1. There was general agreement during our special Review Group discussions last July that our minimum requirement was for the Israelis not to deploy their missiles.5 If they were deployed, everyone would assume they had nuclear warheads because they are not accurate enough to be worth their cost just to deliver high explosives. It was my own conclusion that this was all we could expect the Israelis to accept.

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2. The argument against asking only for non-deployment came from members of the group, who felt we ought to try to stop manufacture as well if we were going to try to keep Israel as far as possible from an actual nuclear weapons delivery capability.

3. If it is your view that we should not try to affect Israel’s actual capability, then Rabin’s proposal should be acceptable with one proviso—that your acceptance not be read as assent to deployment in 1972. I do not believe they should be given a blank check.

D. Recommendation—That I reply to Rabin as follows: The Israeli proposal is acceptable provided Israel agrees to further discussion of the subject in 1971 or prior to a decision to deploy missiles.6

III. The new Israeli government will consider the NPT.

A. Our July request: Elliot said, “We therefore attach utmost importance to Israel’s early signature and ratification of the NPT . . . . We would welcome the Ambassador’s comments on the conclusions the Government of Israel has reached.”

B. Implications of the Israeli response.

1. Mrs. Meir may have made some commitment to you privately that would give this statement significance.

2. Interpreted in the light of similar Israeli statements in the past, however, this sounds like a dodge. Prime Minister Eshkol assured President Johnson last December that the Israeli government was studying the implications of Israel’s adherence to the NPT.7

3. There is no special reason to predict a change in post-election policy because an Israeli Cabinet decision to sign and ratify the NPT would still run opposite to predominant Israeli thinking on several counts:

a. The hard-liners want to hold their nuclear option over Arab heads at least until there is a negotiated peace. They believe the Arabs would interpret signature as a sign of weakness.

b. Israelis have the same qualms and political problems with “surrendering” their nuclear option as any of other potential nuclear powers.

c. Israel has serious reservations about accepting the international safeguards the NPT requires.

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C. Acceptability of the Israeli proposal. While recognizing that Mrs. Meir cannot commit a future government, this formulation strikes me as unacceptably weak. It seems to me that signature of the NPT with its loopholes and escape clause would not jeopardize Israel’s potential nuclear capability or diminish Arab recognition of its conventional military superiority.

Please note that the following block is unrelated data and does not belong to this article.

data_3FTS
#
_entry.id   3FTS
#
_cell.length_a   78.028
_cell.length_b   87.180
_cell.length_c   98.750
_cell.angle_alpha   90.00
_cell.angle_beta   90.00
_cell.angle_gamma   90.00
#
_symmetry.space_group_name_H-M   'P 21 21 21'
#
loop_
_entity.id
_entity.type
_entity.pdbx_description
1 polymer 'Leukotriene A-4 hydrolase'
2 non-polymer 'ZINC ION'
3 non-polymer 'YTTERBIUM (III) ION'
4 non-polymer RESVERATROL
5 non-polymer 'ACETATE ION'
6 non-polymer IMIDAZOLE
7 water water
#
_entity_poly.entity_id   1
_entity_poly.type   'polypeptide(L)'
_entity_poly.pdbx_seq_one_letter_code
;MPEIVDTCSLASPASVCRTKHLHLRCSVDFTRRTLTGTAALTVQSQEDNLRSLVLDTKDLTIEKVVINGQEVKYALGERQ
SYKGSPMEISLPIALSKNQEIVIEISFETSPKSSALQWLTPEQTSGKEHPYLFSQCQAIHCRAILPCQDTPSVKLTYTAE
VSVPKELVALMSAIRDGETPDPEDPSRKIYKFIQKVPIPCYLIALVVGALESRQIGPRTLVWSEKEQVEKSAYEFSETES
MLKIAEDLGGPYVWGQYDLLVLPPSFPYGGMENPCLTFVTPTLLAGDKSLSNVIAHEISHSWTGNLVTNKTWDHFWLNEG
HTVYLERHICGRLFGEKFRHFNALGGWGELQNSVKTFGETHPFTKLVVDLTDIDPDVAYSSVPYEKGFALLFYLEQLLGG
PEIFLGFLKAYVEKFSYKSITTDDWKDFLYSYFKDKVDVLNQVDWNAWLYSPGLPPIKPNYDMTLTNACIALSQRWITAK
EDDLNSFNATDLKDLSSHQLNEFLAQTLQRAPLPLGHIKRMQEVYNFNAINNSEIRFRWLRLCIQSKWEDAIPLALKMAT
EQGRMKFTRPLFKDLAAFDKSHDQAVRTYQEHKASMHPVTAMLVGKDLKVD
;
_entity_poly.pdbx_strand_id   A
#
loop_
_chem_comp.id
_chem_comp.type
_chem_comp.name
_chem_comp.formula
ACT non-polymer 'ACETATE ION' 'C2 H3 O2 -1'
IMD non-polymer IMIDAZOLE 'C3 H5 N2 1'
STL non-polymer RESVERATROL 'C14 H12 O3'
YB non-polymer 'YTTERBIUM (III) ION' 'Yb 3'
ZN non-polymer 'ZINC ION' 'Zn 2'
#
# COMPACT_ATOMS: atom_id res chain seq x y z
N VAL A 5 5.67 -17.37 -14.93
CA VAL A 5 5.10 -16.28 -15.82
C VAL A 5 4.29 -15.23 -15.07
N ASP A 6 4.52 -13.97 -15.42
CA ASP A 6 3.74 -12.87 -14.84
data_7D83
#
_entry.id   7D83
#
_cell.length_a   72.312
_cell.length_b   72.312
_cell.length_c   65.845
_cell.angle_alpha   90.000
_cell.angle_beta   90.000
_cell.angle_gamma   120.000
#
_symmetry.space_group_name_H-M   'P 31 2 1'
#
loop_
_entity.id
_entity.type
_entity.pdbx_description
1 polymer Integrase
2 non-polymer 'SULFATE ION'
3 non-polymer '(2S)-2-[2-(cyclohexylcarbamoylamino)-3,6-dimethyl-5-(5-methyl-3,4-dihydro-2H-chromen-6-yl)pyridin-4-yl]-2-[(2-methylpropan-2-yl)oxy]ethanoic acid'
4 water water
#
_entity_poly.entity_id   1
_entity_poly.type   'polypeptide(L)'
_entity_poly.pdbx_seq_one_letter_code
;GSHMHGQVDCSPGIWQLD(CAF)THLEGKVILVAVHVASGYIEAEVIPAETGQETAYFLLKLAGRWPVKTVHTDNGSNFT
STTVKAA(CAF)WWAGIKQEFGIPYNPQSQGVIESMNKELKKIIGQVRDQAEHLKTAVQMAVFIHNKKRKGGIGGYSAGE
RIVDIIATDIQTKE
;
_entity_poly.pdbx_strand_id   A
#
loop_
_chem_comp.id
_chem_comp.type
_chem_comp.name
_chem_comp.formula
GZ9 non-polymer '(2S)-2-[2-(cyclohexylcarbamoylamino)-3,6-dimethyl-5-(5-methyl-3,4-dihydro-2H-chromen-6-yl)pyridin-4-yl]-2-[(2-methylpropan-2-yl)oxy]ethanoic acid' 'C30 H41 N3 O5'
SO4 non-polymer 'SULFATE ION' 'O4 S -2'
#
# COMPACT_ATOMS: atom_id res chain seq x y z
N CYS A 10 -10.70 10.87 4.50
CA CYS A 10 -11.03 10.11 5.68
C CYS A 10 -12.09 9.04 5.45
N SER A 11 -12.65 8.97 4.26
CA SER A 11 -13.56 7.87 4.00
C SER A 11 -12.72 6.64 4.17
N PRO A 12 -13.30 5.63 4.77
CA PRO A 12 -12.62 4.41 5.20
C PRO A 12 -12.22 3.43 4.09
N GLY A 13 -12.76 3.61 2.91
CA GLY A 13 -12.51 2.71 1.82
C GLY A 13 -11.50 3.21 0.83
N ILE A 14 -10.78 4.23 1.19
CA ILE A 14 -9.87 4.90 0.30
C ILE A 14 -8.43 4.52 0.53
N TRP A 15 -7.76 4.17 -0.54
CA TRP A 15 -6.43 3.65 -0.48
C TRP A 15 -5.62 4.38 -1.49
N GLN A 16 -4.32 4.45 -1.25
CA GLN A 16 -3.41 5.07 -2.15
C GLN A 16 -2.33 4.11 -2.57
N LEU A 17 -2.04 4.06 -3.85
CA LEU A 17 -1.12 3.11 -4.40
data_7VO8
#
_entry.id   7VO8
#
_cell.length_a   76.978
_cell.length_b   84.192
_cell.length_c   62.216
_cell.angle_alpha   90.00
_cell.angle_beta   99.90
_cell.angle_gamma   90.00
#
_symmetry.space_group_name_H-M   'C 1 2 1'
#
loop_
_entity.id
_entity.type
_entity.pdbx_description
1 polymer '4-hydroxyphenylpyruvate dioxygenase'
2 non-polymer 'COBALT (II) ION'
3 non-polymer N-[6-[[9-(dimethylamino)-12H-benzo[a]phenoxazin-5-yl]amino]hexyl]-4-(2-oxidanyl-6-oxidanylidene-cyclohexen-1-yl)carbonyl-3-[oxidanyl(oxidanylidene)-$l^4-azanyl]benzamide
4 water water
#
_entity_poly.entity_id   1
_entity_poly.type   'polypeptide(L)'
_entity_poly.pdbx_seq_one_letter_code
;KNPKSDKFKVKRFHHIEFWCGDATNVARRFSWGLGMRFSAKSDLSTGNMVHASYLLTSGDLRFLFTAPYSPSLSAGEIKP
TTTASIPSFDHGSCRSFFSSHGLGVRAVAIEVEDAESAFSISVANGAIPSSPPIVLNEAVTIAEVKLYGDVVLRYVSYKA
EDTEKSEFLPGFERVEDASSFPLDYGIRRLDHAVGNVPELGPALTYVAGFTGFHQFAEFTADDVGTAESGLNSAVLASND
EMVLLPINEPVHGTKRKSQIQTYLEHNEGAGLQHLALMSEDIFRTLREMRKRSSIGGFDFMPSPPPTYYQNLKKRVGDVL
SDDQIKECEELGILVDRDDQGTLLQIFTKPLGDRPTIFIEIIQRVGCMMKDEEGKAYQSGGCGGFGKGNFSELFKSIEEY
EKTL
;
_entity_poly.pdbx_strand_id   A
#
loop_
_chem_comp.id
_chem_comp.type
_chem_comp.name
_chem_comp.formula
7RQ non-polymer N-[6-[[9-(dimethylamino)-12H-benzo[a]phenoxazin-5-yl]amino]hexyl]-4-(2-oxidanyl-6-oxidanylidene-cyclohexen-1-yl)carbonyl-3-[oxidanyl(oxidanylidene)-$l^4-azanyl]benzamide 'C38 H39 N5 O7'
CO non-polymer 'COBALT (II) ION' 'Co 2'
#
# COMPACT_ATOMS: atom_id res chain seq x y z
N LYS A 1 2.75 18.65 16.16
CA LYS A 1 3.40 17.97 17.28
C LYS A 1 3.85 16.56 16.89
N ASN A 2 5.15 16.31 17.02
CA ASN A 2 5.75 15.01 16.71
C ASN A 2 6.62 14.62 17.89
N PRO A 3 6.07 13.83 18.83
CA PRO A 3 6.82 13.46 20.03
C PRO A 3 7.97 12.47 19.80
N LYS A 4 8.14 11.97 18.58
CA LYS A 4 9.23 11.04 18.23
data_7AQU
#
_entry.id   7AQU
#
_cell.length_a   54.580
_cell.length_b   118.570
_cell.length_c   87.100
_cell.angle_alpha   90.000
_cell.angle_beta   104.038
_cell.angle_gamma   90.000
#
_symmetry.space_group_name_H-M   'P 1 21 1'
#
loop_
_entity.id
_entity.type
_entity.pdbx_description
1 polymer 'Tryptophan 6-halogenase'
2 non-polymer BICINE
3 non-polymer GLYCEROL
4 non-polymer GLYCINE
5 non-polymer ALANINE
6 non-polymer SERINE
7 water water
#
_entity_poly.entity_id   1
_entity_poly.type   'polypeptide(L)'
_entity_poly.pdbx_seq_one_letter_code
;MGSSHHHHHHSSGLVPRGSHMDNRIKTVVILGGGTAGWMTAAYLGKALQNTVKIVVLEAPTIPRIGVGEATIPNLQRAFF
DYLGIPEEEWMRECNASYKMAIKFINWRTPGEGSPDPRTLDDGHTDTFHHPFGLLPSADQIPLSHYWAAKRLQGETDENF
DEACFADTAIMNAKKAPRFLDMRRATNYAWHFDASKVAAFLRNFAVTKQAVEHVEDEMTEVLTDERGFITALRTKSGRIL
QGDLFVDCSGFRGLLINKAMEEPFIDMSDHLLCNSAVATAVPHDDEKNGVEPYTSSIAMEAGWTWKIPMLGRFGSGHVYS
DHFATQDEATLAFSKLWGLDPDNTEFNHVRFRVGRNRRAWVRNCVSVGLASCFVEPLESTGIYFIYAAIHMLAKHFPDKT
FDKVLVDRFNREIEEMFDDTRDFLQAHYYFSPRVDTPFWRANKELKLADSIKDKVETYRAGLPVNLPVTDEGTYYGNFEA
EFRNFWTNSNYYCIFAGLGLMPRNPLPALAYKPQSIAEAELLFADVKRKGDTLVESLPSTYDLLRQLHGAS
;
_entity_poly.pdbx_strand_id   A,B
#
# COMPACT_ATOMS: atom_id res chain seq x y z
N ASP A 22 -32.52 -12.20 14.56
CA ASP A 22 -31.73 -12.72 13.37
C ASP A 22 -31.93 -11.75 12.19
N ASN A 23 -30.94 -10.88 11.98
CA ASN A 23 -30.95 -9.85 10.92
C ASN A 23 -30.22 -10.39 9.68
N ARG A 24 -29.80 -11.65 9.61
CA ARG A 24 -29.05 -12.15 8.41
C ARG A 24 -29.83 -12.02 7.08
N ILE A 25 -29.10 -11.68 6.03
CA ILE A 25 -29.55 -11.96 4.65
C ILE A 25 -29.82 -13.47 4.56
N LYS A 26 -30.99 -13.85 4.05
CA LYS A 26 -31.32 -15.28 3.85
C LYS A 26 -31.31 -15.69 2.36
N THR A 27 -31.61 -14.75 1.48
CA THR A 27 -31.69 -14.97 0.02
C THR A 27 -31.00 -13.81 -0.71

D. Recommendation—That I reply to Rabin as follows: You would prefer Prime Minister Meir’s agreement to make a vigorous personal effort to win Cabinet approval of Israel’s signature and ratification of the NPT.8

One general recommendation: On an issue as complex as this one, I believe you should reserve for yourself the opportunity to have second thoughts. Therefore, I would propose prefacing my approach to Rabin by saying (1) that something along the lines of my counterproposals would seem closer to what you had in mind and (2) if these were acceptable to the Israelis you would take another look at them and give him a firm response. At that point you might want me to find a way to get the views of the special group that dealt with this subject last summer.9

The record of Elliot Richardson’s July 29 conversation with Rabin is attached.10

  1. Source: National Archives, Nixon Presidential Materials, NSC Files, Box 605, Country Files, Middle East, Israel, Vol. III. Top Secret; Nodis; Sensitive. Sent for action. All brackets are in the original.
  2. Reference is to Richardson and Packard’s meeting with Rabin on July 29. See Document 41.
  3. Document 38.
  4. Nixon approved the recommendation.
  5. See Document 35.
  6. Nixon approved the recommendation.
  7. Prime Minister Eshkol sent the letter to President Johnson on December 4, 1968, in response to Johnson’s November 15 letter urging Israel to sign the Nonproliferation Treaty. Eshkol wrote that Israel was still giving careful consideration to the long-term security implications of the treaty and would take into account the considerations advanced in Johnson’s letter. See Foreign Relations, 1964–1968, volume XX, Arab-Israeli Dispute, 1967–1968, Document 349.
  8. Nixon approved the recommendation.
  9. No action on the recommendation is indicated.
  10. On instruction from the Israeli Government, Rabin officially replied to the queries in a meeting with Richardson on October 15. The Israeli Ambassador said: “1. The Government of Israel is in no position to make further clarifications about the NPT until a new government will be formed after the elections. The new government will continue to study this problem, bearing in mind its importance as expressed by the President during his talk with the Prime Minister. 2. It is the view of the Government of Israel that introduction means the transformation from a non-nuclear weapon country into a nuclear weapon country. 3. As a result of the French embargo and other factors there will be no operational deployment of missiles in Israel for at least three years from now.” (National Archives, Nixon Presidential Materials, NSC Files, NSC Institutional Files (H-Files), Box H–146, National Security Study Memoranda)

    On November 21, Sisco sent a memorandum to Richardson in which he wrote: “NEA has carefully considered the implications of the reworded Israeli statement concerning Israel’s nuclear weapons intentions given you on October 15 by Ambassador Rabin, and concludes that it represents a continuation of the evasion which has characterized responses to our previous approaches.” (Ibid., RG 59, Lot Files, Bureau of Near Eastern and South Asian Affairs, Office of Israel and Arab-Israel Affairs, 1951–1976, Box 27) Richardson followed up with Rabin on February 13, 1970, asking him if the “new Israeli Government had reached any decisions,” to which the Ambassador responded that he had “nothing to add” to what he told Richardson in October. (Memorandum from Richardson to Nixon, February 18, 1970; ibid.) On February 23, 1970, Rabin met with Kissinger to inform him that Israel had “no intention to sign to NPT” and to warn that linking signature of the NPT and arms sales to Israel would be “extremely unfortunate.” (Memorandum of conversation, February 23, 1970; ibid., Nixon Presidential Materials, NSC Files, Kissinger Office Files, Box 134, Rabin/Kissinger 1969–1970, Vol. I)